It is generally agreed that brothers Reginald (“Rheji”) and Ronald (“Rhano”) Burrell were almost singlehandedly responsible for creating the genre known as deep house. Considering the relatively poor critical reputation of the genre today, this might seem about as interesting as noting the pioneers of happy hardcore or psytrance. However, unlike other disreputable dance genres, deep house is overdue for a critical reappraisal. It is true that the genre very quickly evolved into slick, homogenized lifestyle music of the kind that filled yuppie lounges and upmarket clothing boutiques throughout the 90s. It is true that deep house was eventually indistinguishable from other outmoded buzz-genres such as acid jazz and tribal house. In spite of all unpleasant associations, deep house in its infancy was quietly revolutionary. It was a forward-thinking minimal dance music with decentered grooves, lackadaisical jazz solos, and deeply psychedelic production. And it was Rheji and Rhano — Jersey boys with a strong background in gospel music — who defined the deep house sound with a string of releases under various guises for NYC’s legendary Nu Groove label.
Nu Groove is best known for launching the careers of Bobby Konders and Joey Beltram, but the work of the Burrell brothers accounted for the bulk of the label’s releases between 1988 and 1992. Releasing a string of 12” cuts under a variety of project names including Tech Trax Inc, Metro, Houz’Neegroz, and Avant Garde, the sound of the Burrell brothers is defined by eclecticism and experimentation, ideas that often outstripped talent and technology, but never failed to make an impression. A press release by reissue label Rush Hour defines the sound as “house music with a sepia tint,” referring to the clunky, analog instrumentation and generous quotient of tape hiss that characterize the early Burrell records.
Perhaps the finest single document of the period is a concept EP by short-lived Rheji Burrell project N.Y. House’n Authority, entitled APT. Over the course of six tracks, Burrell constructs an imaginary three-story NYC walk-up, depicting the private lives of various residents. Each track is named for an apartment number (“APT. 1A,” “APT. 3B,” etc.), titles which cleverly mirror the naming conventions of vinyl tracks. The EP both embodies and makes literal the inner-city origins of house music, evoking cramped urban spaces in which public and private spheres overlap and interact.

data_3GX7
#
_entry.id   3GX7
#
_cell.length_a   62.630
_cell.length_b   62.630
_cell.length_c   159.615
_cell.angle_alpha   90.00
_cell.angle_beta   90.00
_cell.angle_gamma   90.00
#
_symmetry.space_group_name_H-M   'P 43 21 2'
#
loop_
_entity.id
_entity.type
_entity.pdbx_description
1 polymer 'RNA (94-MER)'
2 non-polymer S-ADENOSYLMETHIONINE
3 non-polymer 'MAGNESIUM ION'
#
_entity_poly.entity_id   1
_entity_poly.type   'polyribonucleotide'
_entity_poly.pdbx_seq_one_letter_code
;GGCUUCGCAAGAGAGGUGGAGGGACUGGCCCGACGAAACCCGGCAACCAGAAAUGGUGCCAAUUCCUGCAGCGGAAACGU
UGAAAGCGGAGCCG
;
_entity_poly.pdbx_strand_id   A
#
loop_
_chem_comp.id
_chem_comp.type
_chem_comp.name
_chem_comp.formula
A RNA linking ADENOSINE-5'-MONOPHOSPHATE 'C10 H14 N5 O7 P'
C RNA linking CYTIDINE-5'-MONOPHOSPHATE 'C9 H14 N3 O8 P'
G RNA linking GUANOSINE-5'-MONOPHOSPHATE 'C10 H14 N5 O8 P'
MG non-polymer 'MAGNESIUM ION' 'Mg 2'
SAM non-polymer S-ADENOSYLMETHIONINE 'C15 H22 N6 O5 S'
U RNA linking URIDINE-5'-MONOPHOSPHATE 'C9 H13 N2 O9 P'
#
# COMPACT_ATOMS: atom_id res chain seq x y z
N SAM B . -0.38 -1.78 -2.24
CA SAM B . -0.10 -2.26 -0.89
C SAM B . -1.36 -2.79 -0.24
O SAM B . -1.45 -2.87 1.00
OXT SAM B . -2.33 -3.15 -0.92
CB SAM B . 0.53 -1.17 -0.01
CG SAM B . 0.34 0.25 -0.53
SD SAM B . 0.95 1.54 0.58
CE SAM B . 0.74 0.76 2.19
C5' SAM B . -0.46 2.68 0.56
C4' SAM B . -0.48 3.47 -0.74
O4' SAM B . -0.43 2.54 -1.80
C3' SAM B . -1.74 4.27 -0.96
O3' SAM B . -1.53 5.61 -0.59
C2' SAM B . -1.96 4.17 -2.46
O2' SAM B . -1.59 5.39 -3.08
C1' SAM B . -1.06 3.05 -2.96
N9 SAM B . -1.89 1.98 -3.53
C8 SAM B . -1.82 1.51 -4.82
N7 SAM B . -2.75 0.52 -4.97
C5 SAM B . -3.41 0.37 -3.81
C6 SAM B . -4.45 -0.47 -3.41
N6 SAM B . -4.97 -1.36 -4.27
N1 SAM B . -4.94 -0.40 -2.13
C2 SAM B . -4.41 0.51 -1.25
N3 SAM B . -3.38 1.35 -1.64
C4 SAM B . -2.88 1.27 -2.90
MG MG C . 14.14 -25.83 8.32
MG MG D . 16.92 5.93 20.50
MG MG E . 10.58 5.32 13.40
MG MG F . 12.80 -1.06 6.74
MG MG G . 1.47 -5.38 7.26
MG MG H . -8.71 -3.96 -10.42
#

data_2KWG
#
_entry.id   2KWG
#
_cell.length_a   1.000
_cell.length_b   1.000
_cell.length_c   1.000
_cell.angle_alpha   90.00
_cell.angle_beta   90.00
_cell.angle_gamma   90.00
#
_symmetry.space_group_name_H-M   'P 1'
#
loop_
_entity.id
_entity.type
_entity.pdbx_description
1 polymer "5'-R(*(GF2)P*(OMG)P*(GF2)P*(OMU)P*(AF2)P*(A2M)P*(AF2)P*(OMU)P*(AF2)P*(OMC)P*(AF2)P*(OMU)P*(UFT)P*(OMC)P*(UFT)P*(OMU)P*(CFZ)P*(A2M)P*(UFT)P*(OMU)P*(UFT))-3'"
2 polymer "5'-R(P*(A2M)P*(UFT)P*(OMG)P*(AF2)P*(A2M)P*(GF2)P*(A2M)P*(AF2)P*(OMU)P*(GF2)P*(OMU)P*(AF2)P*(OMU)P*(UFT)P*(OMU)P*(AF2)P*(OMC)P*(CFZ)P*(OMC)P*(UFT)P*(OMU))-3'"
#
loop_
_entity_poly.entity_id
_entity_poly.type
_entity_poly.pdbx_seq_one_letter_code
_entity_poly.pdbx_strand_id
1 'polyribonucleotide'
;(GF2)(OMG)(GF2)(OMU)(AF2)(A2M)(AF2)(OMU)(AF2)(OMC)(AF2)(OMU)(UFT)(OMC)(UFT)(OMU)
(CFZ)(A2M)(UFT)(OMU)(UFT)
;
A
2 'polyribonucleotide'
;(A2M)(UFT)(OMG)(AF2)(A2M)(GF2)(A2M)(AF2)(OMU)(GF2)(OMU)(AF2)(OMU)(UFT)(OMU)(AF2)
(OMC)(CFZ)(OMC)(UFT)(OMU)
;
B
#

The EP opens with the upbeat “APT. 1A,” a hard-driving minimal groove populated by a series of sequenced moans sampled from a porno. After catching the couple in 1A in flagranti, the EP shifts into a dark, melancholic territory where it will remain. The sampled strings of “APT. 2A” give way to the tense acid of “APT. 3A” and the spooky vocal stabs of “APT. 1B.” The detuned, lopsided jazz soloing of “APT. 2B” signals the final shift toward the quintessential deep house formula, a formula which would be further perfected by Burrell labelmate Bobby Konders on classic tracks such as “The Poem.” This prototypical deep house style reaches an early apex on the EP’s gorgeous, moody finale “APT. 3B,” featuring an ersatz flute solo that should be unbearably corny, but somehow manages to transcend.
Viewed as text, APT. is a fascinating intervention in the history of art that takes The City as its subject, not as metaphor, but as disunity. This complex of competing interests only becomes The City by virtue of a geographical continuity, just as the body only becomes The Body with reference to the space in which a collection of systems interact. In practice, both The Body and The City are random assemblages of competing desires capable of spontaneously producing moments of profound self-organization: the rhythm of everyday life.